City Council approves minimum wage increase, mayor to issue veto

Every employee in the city of San Diego who is making the minimum wage got another raise Monday – the second raise this month. On July 1st, the state raised the minimum wage to $9 an hour; Monday, the City Council upped that to $9.75 beginning in January and they added 5 days of sick leave. The council chose to do this by ordinance rather than a public vote, but voters may have the last word. This is an economic issue, but the arguments for and against – as well as the vote – tell the public that this is also a political issue.

The vote went strictly along party lines: 6 Democrats in favor, 3 Republicans against. The Democrats see the increase as a livable wage that will reduce employee turnover, help lift families out of poverty and benefit the local economy because the money will be spent in San Diego.

“San Diegans know that a stronger workforce and a stronger economy will result from the passage of this measure,” stated City Council President Todd Gloria.

Many small business owners say let’s wait and see what the impact of the state increase will have before we add to it locally.

“I can’t increase my costs like some businesses can; the only thing I can do is cut the number of hours that I am paying someone to work in my store,” said Point Loma store owner Ann Kinner.

Mark Klaus provides services to the mentally disables and his rates are set by the state.

“There’s no other way for us to raise our rates. The only options we have at this time is to do more fundraising.”

“It’s not fair to our industry and will hurt the people who need it most,” declared Mike Staples, president of the Hotel/Motel Association.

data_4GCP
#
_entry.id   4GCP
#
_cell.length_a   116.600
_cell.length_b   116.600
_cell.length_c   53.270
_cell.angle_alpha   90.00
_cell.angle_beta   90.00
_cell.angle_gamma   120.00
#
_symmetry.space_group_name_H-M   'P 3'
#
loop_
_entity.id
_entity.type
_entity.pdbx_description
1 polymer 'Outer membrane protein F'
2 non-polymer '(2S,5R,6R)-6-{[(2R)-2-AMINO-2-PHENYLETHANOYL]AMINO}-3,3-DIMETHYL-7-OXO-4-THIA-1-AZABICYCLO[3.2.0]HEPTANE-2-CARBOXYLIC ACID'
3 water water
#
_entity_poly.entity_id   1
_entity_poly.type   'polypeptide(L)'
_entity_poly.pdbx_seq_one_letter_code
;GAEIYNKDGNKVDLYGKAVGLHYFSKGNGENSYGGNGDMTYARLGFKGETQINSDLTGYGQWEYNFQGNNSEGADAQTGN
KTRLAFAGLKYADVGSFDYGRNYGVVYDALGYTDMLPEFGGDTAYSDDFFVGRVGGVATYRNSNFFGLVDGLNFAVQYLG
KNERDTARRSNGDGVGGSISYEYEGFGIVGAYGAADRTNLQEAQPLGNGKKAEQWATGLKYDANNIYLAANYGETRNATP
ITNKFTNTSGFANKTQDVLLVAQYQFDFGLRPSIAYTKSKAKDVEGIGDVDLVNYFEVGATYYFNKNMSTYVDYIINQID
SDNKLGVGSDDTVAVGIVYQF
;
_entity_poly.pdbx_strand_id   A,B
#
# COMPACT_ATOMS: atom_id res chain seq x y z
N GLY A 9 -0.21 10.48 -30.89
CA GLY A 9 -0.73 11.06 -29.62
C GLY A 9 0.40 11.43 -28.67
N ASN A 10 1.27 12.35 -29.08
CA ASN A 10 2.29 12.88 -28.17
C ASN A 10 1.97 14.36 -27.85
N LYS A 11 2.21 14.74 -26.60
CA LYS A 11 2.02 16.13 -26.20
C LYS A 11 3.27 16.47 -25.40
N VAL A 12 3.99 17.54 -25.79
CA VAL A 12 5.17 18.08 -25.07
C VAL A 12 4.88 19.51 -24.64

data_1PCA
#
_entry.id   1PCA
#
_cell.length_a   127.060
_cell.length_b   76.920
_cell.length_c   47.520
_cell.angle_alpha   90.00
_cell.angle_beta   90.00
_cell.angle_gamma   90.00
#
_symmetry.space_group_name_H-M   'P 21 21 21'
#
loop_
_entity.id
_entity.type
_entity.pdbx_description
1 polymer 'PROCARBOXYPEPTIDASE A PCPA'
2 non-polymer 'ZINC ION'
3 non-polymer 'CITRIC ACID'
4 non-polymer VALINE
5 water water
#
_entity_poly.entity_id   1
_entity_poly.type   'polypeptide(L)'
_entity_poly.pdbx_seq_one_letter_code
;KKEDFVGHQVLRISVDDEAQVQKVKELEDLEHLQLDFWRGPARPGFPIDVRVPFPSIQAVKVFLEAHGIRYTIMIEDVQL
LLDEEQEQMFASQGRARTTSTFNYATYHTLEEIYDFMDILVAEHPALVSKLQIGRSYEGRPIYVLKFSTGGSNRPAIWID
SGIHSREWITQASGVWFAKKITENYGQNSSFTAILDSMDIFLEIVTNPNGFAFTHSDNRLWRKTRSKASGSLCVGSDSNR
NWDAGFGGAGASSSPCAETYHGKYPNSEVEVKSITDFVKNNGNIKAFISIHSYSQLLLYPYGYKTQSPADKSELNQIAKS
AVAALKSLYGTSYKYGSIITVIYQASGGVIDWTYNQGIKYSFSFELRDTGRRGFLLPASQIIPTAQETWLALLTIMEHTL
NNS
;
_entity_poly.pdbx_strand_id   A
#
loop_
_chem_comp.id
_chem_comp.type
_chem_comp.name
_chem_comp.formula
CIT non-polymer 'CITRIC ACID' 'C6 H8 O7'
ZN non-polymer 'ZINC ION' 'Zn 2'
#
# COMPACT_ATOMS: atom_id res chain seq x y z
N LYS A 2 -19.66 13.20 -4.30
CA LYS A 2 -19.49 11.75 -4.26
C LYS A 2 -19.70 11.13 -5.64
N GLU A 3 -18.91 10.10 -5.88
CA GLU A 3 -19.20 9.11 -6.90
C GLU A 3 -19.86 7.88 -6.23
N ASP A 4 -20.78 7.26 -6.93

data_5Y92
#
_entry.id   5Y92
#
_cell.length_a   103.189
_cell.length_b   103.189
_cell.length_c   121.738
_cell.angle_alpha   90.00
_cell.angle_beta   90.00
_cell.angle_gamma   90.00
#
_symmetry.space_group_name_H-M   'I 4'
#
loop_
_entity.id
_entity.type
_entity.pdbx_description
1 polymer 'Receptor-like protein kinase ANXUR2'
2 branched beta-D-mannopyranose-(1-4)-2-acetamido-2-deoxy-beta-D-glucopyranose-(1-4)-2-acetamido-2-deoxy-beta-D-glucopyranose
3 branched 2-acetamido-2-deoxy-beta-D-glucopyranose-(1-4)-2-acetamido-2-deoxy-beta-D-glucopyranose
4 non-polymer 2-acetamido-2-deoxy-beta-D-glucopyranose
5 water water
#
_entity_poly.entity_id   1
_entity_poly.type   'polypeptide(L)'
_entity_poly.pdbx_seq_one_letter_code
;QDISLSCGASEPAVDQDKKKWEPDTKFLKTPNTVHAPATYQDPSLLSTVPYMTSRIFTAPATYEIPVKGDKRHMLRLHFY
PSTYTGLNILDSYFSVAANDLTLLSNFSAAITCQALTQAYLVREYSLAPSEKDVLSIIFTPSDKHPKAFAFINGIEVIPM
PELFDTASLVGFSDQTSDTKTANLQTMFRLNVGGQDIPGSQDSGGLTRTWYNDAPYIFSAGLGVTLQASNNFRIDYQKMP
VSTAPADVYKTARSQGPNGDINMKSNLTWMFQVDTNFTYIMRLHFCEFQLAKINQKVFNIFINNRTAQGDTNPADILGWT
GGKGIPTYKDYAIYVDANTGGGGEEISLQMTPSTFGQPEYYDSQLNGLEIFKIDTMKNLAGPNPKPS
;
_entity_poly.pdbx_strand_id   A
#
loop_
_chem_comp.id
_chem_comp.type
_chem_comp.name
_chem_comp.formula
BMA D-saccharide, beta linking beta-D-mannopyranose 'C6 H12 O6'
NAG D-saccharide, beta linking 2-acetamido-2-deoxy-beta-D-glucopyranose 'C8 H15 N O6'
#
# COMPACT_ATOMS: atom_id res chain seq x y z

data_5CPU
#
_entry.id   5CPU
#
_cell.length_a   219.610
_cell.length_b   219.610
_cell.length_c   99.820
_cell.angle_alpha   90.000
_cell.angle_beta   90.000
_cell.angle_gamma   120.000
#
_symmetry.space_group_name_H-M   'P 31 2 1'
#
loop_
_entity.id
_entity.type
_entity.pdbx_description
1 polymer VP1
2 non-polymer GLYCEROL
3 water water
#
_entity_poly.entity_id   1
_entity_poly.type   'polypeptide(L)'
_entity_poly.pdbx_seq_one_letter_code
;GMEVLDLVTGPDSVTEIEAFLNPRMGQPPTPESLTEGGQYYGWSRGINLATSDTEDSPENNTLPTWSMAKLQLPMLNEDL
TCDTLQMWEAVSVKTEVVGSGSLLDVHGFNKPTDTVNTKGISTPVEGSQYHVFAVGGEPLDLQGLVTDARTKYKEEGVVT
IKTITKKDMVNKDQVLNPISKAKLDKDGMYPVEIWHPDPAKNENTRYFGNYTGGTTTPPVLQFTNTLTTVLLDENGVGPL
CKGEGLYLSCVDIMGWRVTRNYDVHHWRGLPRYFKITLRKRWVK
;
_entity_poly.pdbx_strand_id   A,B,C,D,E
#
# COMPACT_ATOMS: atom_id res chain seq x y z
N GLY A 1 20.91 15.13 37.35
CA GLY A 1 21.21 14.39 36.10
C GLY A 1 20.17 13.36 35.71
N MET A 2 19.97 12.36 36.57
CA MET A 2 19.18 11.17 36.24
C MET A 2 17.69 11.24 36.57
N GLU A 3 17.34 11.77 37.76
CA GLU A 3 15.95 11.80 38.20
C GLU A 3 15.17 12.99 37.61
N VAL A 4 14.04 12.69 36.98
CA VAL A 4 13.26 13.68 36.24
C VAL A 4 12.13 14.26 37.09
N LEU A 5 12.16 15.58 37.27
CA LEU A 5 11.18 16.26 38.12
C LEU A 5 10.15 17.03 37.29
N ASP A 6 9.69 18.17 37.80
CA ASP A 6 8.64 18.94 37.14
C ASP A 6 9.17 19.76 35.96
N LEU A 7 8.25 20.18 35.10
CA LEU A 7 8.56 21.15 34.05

But the vote was a foregone conclusion – the Democrats had a super majority.

“Mayor Faulconer needs to do the right thing and sign this legislation, not look at this as a Republican mayor,” said Mickey Kasparian of the United Food Workers Union. “It doesn’t matter – this is about 200,000 workers.”

The mayor will not sign this legislation; he will veto it.

“Yes, I remain opposed,” stated Faulconer. “This is just the wrong policy for San Diego, particularly our hard-working families and our small businesses. The state is already raising the minimum wage for San Diegans. To put costs on top of that puts us at a disadvantage. That’s not what we want for San Diegans.”

The Chamber of Commerce has been the lead voice in opposing the wage increase above the $9 mandated by the state that began July 1st. Its statement says: “the council’s increase is effectively a tax on every San Diego resident because the cost of this increased wage will be passed on to consumers in the form of higher prices on goods and services.”

A coalition of business owners has already begun collecting money for a signature drive to put this before the voters in November.

“Regardless of what route the coalition might go, where the local business leaders might go, things are happening to prepare no matter what the decision is,” said Jason Roe of Revolvis Consulting.

The increase is also indexed to inflation – when it goes up, so do the wages. Then there’s the cost to monitor and enforce the increase: the council’s budget analyst puts that cost at $1.2 million.

Categories: KUSI